The labyrinth at Evergreen Lutheran Church is on the north end of our property, located across from our outdoor worship space, Agape Chapel.
Brief History of Prayer Labyrinths
Prayer Labyrinths have been around for a long time. They are found in many cultures dating back as much as 3,500 years. Unlike a maze, the labyrinth is unicursal, having a single path leading to the center with no loops, cul-de-sacs or forks. The Prayer Labyrinth was adopted by the Christian Church across Europe during the medieval times, often used as a means to meditate, pray and connect with God in a different way. If you visit some of cathedrals in Europe you will find prayer labyrinths embedded into their floors. One of the most famous still in existence is the labyrinth at Chartres Cathedral in France. One of the reasons why prayer labyrinths were so popular was the fact they were viewed as a journey to Jerusalem serving as a spiritual pilgrimage for those who could not travel to Jerusalem.
With the practice of walking the prayer labyrinth becoming popular again in contemporary Christianity, many Christian denominations from across the theological spectrum are again adopting the practice of walking the prayer labyrinth. The prayer labyrinth has one path on which one cannot get lost, serving as a powerful symbol of individual life journeys and pilgrimage in faith. A labyrinth is simply a place to walk and pray. The lines or boundaries (in our case, rocks) keep you on the path that leads you into the center, and then back out again. This gives you the freedom to focus on God – and not worry about getting lost.
Walking a Labyrinth
There is no “required way” to walk the labyrinth. The beauty of the labyrinth is that people can approach the experience on their own terms. However, as a guideline, we can break the ‘walk’ down into these stages:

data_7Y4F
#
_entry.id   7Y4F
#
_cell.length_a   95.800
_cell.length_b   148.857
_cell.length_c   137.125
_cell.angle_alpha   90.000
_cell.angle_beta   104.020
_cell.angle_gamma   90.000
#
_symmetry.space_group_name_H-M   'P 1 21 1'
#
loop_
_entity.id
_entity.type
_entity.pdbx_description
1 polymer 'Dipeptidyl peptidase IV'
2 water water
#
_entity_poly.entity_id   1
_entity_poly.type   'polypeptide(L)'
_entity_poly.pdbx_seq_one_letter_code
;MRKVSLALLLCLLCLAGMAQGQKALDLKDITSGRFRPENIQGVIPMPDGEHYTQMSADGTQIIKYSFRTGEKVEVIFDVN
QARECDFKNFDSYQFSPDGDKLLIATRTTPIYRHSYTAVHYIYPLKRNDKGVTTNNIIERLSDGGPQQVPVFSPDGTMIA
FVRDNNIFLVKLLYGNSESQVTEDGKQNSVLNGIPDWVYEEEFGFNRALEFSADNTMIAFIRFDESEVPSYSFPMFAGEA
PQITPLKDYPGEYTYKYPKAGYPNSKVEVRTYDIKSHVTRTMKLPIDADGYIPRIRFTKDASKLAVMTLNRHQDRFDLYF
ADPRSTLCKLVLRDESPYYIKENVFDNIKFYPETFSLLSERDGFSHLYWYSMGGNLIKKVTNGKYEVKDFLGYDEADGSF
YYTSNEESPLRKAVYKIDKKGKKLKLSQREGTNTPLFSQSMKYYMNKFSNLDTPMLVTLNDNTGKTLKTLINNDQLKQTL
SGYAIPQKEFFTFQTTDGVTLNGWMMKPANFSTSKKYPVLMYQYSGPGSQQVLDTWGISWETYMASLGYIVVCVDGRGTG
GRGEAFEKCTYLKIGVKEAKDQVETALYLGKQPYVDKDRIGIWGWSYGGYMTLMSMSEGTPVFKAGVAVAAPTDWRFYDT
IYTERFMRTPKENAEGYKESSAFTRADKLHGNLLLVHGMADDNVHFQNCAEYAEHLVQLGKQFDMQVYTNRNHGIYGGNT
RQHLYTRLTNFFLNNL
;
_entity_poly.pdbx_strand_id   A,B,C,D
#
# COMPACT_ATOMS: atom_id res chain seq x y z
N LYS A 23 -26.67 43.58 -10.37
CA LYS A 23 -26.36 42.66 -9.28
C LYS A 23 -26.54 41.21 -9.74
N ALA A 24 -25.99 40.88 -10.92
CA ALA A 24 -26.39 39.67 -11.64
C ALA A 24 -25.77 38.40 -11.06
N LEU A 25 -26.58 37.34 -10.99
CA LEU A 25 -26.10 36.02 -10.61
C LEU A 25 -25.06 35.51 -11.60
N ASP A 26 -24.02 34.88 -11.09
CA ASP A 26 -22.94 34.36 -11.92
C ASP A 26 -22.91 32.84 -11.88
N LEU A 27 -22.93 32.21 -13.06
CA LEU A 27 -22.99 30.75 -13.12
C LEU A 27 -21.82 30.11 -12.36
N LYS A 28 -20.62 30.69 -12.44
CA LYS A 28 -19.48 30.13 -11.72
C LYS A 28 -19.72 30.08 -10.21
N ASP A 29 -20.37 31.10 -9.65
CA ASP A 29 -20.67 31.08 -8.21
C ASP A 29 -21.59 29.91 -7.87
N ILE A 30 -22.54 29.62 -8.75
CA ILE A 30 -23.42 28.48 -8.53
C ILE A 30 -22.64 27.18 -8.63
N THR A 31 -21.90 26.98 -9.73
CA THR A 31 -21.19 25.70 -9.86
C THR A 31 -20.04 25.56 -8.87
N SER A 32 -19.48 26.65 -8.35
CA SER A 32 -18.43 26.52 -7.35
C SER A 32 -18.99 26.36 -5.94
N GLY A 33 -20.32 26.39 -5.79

1) Entering: (also referred to as shedding or purgation.) During this stage you walk the path toward the center, and should try to acquire a relaxed, peaceful state, temporarily release concerns and quiet the mind.
2) Illumination: The time in the center. This is a time of openness and peacefulness; you experience, learn, or receive what this unique moment offers. Take your time.
3) Union: The journey outward. You choose when to leave the center, following the same path. This is a time to review and consider what occurred in the center and how it may be applied in your life.
Other approaches to the walk may include:
• Intentional walks: where you address a specific intention, issue or concern as you walk.
• Intercessory walks: offer prayer for people or needs. Perhaps praying for a different person at each turn on the path.
• Meditative walks: meditate on a specific word or passage, or pray repetitively, such as the Jesus prayer (Lord have mercy…) or the universal prayer for world peace (Let peace Prevail on Earth!).